Contributed by Susan Webb
Mary Alice Moore used to teach Mineral Point’s youngest residents their numbers and letters. Now, as curator of the Mineral Point Archives, her subject matter is Mineral Point history, including our old buildings and ancestors. Below is a recent interview with Mary Alice:
I was born and raised in Mineral Point. Both my paternal and maternal ancestry dates to the mid-1800s, when my ancestors arrived here from Ireland, Cornwall and other areas of England. I attended school here and, after college graduation, resided elsewhere for a few years teaching kindergarten. I married and moved back to Mineral Point and my husband built and operated Midway Lanes. When our five children were of school age I opened Merry-Mor Preschool, and I retired in 1999 after 27 years. Then I accepted a summer position as a docent at Pendarvis, which I very much enjoyed for 10 years. During my time at Pendarvis I also accepted the curatorship of the Mineral Point Room. As of March, 2013, I will have been curator for 10 years.
The Mineral Point Room has a new home after the recent library renovation. It moved from the damp, cold basement to the second floor. What is your favorite thing about the new space?
The new area for the Archives is wonderful, with plenty of space to house the many collections. It has abundant windows for natural sunlight and, most importantly, a controlled air quality environment for our valuable collections. This area was the council chambers until around the early 1990s after the state mandated handicapped accessibility for all buildings. It is now a perfect archival area in the library. What a pleasure to be greeted with this awesome room upon my entrance each workday!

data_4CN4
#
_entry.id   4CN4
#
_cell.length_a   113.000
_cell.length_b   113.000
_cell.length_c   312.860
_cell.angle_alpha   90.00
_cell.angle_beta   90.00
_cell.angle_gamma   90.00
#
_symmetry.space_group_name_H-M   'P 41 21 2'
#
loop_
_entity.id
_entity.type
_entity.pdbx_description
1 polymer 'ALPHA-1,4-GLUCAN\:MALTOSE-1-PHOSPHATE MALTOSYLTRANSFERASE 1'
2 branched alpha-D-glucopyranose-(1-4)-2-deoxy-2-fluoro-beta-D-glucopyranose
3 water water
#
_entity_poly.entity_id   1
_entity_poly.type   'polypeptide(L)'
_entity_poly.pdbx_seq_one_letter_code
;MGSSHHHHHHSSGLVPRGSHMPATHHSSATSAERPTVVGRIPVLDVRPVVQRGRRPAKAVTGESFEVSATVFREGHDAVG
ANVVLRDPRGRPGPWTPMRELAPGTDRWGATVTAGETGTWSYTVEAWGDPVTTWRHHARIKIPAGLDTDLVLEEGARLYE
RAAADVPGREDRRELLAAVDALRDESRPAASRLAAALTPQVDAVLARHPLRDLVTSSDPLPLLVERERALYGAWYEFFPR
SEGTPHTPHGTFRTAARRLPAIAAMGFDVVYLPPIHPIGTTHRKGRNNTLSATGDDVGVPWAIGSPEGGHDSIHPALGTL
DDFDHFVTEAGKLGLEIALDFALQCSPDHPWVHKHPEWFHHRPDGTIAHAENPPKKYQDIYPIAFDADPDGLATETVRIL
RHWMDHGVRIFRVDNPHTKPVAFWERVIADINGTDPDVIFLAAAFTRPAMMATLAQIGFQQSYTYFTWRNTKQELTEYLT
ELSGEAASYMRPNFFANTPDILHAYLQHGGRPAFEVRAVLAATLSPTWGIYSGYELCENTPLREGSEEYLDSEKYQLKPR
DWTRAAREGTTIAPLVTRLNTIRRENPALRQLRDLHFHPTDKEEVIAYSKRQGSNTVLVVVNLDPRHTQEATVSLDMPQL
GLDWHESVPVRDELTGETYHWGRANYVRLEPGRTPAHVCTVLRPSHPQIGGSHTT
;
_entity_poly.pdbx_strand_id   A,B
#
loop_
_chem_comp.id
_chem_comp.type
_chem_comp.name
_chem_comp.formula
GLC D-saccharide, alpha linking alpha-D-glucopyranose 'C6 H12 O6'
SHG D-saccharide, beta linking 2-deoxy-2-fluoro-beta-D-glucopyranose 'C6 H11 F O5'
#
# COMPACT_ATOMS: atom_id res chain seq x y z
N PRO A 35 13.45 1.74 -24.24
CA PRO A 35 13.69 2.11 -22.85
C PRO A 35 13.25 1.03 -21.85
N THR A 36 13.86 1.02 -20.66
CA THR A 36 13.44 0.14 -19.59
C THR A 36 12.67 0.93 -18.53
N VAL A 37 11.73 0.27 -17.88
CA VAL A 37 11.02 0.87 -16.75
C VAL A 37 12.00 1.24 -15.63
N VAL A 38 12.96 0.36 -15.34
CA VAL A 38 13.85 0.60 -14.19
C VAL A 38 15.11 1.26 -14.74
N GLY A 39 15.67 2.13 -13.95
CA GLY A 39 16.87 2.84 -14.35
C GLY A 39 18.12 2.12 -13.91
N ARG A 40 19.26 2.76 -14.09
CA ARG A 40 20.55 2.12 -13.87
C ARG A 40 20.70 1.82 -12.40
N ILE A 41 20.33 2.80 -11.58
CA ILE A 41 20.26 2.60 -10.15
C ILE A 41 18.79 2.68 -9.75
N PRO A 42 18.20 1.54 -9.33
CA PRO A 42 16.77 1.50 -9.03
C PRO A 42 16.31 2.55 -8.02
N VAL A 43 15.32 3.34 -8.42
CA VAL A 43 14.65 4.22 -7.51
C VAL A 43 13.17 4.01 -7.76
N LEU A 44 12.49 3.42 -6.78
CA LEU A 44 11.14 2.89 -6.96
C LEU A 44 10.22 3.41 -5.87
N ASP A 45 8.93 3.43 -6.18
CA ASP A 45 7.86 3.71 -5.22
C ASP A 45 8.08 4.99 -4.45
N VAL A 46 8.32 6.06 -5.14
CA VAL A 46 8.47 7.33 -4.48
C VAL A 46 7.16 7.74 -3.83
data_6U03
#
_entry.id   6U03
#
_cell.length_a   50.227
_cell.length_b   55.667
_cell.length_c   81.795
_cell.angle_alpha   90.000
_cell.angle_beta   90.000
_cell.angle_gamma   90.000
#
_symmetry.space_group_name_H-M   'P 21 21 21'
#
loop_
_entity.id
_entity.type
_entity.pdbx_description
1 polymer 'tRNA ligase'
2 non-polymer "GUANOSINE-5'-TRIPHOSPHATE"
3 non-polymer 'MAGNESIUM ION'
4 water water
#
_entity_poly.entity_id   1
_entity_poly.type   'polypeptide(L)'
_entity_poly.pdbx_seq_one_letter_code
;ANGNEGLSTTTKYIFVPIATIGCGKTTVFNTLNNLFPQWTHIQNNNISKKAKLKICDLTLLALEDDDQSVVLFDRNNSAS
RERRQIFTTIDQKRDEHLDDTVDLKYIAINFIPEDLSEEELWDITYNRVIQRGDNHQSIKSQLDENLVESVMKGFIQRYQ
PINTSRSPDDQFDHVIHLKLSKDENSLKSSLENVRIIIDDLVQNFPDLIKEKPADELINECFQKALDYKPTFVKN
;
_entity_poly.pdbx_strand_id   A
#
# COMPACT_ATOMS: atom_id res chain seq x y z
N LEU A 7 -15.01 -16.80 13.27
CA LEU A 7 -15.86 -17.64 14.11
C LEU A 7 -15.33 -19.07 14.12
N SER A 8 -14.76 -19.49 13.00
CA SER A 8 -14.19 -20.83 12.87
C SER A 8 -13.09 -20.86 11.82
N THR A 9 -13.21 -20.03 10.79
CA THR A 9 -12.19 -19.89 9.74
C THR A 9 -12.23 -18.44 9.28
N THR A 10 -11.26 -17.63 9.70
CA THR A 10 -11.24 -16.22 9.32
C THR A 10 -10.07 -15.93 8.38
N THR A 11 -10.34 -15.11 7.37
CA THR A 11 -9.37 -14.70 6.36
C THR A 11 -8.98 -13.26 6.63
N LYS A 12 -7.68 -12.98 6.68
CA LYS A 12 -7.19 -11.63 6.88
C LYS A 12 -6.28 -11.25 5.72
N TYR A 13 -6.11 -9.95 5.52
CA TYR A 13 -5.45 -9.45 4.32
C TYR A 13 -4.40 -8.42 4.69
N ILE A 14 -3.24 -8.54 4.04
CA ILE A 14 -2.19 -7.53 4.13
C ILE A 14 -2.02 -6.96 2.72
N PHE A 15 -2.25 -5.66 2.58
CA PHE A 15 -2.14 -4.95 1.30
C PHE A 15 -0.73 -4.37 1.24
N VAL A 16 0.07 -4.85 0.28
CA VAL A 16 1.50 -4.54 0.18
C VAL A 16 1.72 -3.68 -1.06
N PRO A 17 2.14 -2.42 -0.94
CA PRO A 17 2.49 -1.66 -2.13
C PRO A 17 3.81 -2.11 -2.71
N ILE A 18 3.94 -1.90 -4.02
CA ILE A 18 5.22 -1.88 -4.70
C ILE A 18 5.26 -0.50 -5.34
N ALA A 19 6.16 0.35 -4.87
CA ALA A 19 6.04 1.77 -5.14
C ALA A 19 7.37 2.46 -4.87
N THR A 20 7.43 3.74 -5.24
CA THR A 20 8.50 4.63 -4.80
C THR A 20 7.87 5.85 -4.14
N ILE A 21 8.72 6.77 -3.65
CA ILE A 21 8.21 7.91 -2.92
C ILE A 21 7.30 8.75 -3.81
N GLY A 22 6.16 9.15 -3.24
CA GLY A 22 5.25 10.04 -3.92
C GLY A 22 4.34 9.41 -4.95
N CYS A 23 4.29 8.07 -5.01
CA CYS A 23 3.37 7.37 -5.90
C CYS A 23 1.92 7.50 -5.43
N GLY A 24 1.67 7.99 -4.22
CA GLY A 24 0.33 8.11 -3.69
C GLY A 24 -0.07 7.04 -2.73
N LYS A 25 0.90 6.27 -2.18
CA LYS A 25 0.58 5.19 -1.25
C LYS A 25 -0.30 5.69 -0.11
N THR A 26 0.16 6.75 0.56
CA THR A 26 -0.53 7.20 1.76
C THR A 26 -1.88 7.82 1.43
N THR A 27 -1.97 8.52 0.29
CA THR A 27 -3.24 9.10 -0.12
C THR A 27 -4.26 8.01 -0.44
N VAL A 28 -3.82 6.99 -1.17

EVERYTHING! I have become quite a history buff, especially Wisconsin and local. I don’t consider this employment a “job” as such, since every aspect of my workday here is so fascinating. Even when I’m not busy with patrons and curious visitors I have plenty to do, such as answering email, researching requests, and organizing the collections and files. I enjoy meeting folks, helping them with their requests and getting to know them. They usually return or we keep in contact.
What’s the best way for me to begin research on my family history?
First I would have to know the surname and the given name if possible. I would look in our obituary and marriage database which contains thousands of names. These obituaries and marriage records are from our Mineral Point newspapers dating back to 1847. When a family ancestor is found, I give the patron the corresponding microfilm for he or she to peruse. Another resource would be our hundreds of family folders that are on file and 50 or so family histories in binders and bound volumes that have been donated to the Archives through the years. Another resource is the census records on microfilm and also hundreds of identified old photographs. It is very rare that a patron’s visit, email, phone, or letter request turns up with no information.
What if I want to research my home?